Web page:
Portuguese Version

Year:  2008  Vol. 74   Ed. 3 - ()

Carta ao Editor

Pages: 327 to 327

A proposition for a new term:

Author(s): Fábio Tadeu Moura Lorenzetti1, Gilberto Guanaes Simões Formigoni2, Michel Burihan Cahali3

Keywords: obstructive sleep apnea, sclerotherapy, snoring, therapy

Dear Editor,

One of the themes that has arisen frequently in recent ENT conferences is soft palate sclerotherapy for the treatment of snoring and sleep disordered breathing (SDB); this method is a promising option for outpatient therapy, given its ease and low cost. Although this theme is discussed routinely, its naming lacks standardization. Our proposition is to suggest a new term in Portuguese for this form of treatment: "Injeção Roncoplástica" (Rhonchoplastic Injection).

In medical practice, the term sclerotherapy is well established in naming the esthetic treatment of varices and telangiectasis; it may be used to describe numerous and distinct types of treatment, such as in the approach to thyroid cysts, hydroceles, cystic hygroma, hemangiomas, venous malformations, esophageal varicose veins, hemorrhoids, and others.

Even when this theme is discussed in papers and otorhinolaryngological conferences, there is no standard name for the use of sclerosing agents in the treatment of snoring, which might lead to confusion. The same theme has been described as: sclerotherapy for the treatment of snoring, injection of sclerosing substances for the treatment of snoring, soft palate treatment with sclerosing substances, interstitial therapy for snoring, etc.

Although Straus (1943) was the first to use sclerotherapy for the treatment of snoring, Brietzke and Mair were truly responsible for the main studies of this treament.1-3 These authors published papers in 2001 and 2003 describing the use of Sotradecol® (sodium tetradecyl sulphate) injected into the human soft palate, with excellent clinical results for the treatment of snoring: a 75 to 92% success rate after a 12 to 19 month follow-up.1,2 In 2004, Brietzke and Mair published a comparative study using various types of sclerosing substances for the treatment of snoring. The found that 50% ethanol was similar in efficacy to Sotradecol®, albeit with a slightly higher complication rate.3 Few papers have been published on sclerotherapy for the treatment of snoring to date, but those that have been published report favorable results.1-6

There are very few studies on this theme in Brazil. In 2002, Lopes et al. injected Ethamolin® (monoethanolamine oleate) in the base of the tongue of pigs and then analyzed histologically the injection sites. They found that collagen had become compacted and thickened and that fibrosis had formed much more significantly compared to controls.6 We are currently running a study on human soft palate sclerotherapy for the treatment of snoring and SDB. In this study we compare 50% ethanol with Ethamolin® injections. Partial results have been forthcoming and we hope to publish these findings shortly.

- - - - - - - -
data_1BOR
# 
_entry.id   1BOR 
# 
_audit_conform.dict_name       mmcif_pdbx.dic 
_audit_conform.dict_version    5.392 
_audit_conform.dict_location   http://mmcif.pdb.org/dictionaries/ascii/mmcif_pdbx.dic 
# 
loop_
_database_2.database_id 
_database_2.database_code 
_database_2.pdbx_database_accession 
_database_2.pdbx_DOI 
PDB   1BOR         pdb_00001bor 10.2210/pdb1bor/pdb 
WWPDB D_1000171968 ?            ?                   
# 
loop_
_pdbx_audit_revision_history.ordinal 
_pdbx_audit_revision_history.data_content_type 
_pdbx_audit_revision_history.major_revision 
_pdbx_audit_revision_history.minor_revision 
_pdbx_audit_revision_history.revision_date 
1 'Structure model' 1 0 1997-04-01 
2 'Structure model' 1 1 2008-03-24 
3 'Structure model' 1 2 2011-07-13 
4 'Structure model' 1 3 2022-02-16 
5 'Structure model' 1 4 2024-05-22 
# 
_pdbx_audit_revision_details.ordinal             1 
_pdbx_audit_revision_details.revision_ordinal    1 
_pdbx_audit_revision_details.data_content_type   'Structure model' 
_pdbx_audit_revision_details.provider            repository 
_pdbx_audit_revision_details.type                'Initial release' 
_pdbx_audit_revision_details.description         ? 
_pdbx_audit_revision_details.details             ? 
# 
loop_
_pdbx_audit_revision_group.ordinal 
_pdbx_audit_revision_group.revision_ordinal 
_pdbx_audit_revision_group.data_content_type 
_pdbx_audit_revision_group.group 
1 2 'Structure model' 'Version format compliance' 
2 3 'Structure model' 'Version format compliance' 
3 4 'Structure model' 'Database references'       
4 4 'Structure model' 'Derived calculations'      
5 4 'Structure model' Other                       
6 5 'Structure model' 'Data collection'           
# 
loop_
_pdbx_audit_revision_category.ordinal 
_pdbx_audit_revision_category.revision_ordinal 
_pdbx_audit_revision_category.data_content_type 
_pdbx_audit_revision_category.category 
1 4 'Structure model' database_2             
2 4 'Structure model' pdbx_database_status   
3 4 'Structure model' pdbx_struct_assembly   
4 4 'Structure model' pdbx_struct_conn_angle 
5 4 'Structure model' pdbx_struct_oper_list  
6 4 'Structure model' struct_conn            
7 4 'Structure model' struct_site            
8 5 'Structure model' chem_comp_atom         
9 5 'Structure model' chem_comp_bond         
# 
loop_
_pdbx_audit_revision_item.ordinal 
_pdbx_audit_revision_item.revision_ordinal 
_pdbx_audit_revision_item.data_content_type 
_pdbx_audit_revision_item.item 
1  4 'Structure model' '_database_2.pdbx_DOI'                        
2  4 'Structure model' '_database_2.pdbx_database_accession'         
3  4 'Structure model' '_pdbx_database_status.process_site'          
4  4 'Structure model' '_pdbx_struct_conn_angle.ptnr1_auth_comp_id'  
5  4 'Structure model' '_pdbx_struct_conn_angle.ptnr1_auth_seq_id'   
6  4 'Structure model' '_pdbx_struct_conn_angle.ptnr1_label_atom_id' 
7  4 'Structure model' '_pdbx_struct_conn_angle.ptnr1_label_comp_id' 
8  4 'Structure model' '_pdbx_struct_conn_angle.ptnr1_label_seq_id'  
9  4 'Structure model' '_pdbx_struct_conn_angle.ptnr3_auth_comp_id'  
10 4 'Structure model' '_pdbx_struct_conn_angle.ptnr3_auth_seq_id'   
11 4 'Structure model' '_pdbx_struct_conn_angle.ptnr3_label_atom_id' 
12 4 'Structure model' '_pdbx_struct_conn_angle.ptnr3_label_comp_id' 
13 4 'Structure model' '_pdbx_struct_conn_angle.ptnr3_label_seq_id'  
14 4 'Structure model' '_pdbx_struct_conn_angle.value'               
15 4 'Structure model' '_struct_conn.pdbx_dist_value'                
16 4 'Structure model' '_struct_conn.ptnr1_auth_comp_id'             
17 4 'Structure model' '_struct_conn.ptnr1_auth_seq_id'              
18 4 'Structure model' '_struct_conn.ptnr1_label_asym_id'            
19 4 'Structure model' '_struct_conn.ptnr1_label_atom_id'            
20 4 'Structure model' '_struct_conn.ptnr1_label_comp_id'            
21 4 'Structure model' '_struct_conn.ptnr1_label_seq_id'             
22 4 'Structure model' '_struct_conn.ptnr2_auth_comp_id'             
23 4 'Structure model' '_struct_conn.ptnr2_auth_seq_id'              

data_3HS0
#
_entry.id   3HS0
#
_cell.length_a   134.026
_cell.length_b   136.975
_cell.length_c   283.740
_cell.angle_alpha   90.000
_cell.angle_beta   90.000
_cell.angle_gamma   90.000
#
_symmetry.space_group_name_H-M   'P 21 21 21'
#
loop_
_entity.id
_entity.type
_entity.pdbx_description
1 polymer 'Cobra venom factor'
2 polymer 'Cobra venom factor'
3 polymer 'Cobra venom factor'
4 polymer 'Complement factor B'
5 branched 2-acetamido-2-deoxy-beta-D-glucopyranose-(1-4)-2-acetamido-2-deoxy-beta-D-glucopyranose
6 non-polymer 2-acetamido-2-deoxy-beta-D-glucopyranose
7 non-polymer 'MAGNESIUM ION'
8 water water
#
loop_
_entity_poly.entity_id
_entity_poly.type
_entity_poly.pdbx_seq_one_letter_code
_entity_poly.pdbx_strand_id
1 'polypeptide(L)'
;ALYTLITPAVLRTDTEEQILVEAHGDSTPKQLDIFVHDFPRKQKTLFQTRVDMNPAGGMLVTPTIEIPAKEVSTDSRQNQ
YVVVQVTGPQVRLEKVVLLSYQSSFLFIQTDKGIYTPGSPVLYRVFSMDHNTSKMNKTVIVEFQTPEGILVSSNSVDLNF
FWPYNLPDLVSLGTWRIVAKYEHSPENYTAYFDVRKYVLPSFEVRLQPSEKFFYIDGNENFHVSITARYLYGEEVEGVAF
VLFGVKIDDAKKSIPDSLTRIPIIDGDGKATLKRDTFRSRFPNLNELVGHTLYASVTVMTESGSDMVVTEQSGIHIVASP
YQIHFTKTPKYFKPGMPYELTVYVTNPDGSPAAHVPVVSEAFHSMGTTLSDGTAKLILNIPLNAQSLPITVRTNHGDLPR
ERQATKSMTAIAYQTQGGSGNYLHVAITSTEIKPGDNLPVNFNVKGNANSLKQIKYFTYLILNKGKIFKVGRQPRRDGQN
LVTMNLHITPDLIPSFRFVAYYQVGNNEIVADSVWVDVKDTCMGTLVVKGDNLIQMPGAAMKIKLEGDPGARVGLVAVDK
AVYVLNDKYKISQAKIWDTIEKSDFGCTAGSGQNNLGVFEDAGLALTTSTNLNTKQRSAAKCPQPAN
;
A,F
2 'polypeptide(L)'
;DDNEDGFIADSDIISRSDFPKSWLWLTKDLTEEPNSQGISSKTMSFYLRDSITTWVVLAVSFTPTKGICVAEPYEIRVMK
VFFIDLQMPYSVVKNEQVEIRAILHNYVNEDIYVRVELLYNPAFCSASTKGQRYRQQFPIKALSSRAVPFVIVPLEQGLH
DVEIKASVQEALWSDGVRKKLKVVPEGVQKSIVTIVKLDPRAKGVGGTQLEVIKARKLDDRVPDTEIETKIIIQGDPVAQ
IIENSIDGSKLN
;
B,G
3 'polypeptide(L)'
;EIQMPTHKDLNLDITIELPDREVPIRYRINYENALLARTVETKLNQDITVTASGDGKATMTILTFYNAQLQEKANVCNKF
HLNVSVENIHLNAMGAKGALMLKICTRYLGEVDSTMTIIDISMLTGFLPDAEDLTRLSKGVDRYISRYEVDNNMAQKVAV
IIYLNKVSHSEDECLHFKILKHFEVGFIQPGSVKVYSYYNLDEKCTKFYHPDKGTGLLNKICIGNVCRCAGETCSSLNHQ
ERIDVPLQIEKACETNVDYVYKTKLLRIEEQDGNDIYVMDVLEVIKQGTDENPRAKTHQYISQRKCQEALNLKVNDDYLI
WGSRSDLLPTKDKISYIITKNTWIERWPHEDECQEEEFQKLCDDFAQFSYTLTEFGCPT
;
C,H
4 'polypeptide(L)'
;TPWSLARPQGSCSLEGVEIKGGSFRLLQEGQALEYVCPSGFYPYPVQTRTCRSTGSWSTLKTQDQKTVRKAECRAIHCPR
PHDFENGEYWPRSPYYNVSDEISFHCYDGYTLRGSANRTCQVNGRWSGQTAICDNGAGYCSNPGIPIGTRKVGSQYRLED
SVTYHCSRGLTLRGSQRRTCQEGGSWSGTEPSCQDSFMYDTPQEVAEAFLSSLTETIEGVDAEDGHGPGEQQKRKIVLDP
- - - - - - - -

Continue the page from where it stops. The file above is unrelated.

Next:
The term sclerotherapy is well established and widely disseminated for naming many different medical therapies, especially sclerosis of varicose veins and telangiectasis. Thus, our proposition is to use the term "Injeção Roncoplástica" (Rhonchoplastic Injection) in Portuguese specifically to designate the injection of sclerosing substances into the soft palate for the treatment of snoring and SDB. We believe that this term is more adequate, since it is distinct and self-explanatory, and closer to the English term "Injection Snoreplasty".


1. Brietzke SE, Mair EA. Injection snoreplasty: how to treat snoring without all the pain and expense. Otolaryngol Head Neck Surg 2001;124(5):503-10.

2. Brietzke SE, Mair EA. Injection snoreplasty: extended follow-up and new objective data. Otolaryngol Head Neck Surg 2003;128(5):605-15.

3. Brietzke SE, Mair EA. Injection snoreplasty: investigation of alternative sclerotherapy agents. Otolaryngol Head Neck Surg 2004;130(1):47-57.

4. Iseri M, Balcioglu O. Radiofrequency versus injection snoreplasty in simple snoring. Otolaryngol Head Neck Surg 2005;133:224-8.

5. Poyrazoglu E, Dogru S, Saat B, Gungor A, Cekin E, Cincik H. Histologic effects of injection snoreplasty and radiofrequency in the rat soft palate. Otolaryngol Head Neck Surg 2006;135(4):561-4.

6. Lopes RP, Gomes LG, Ramos D, Jamur MC, Oliveira JAA, Fomin DS. Injeção de substância esclerosante na base da língua: modelo experimental para tratamento da SAOS. Rev Bras Otorrinolaringol 2002;68(6):834-7.

1 Specialist by the Associação Brasileira de Doutor em Ciências, Medical School of the Universidade de Sao Paulo (FMUSP). Clinical supervisor of the Otorrinolaringologia Unit of the Hospital das Clínicas, FMUSP.
2 Otorhinolaryngology and Cervicofacial Surgery. Title of Sleep Medicine, Associação Brasileira de Sono. Doctoral student in Otorhinolaryngology, Faculdade de Medicina (Medical School), Universidade de São Paulo (FMUSP).
3 Doctor in Sciences, Faculdade de Medicina (Medical School), Universidade de São Paulo (FMUSP). Collaborating professor, FMUSP, and assistant physicians in the Hospital das Clínicas, FMUSP.
Hospital das Clínicas, Faculdade de Medicina (Medical School) da Universidade de São Paulo.
Address for correspondence: Fábio Tadeu Moura Lorenzetti - Av. Pres. Juscelino Kubitschek de Oliveira 789 Sala 28 Vergueiro 18035-060 Sorocaba SP. E-mail: drfabiootorrino@yahoo.com.br
This paper was submitted to the RBORL-SGP (Publishing Manager System) on 26 November 2007. code 5597.
The article was accepted on 1 February 2008





Voltar Back      Topo Top


All rights reserved - 1933 / 2024 © - Associação Brasileira de Otorrinolaringologia e Cirurgia Cérvico Facial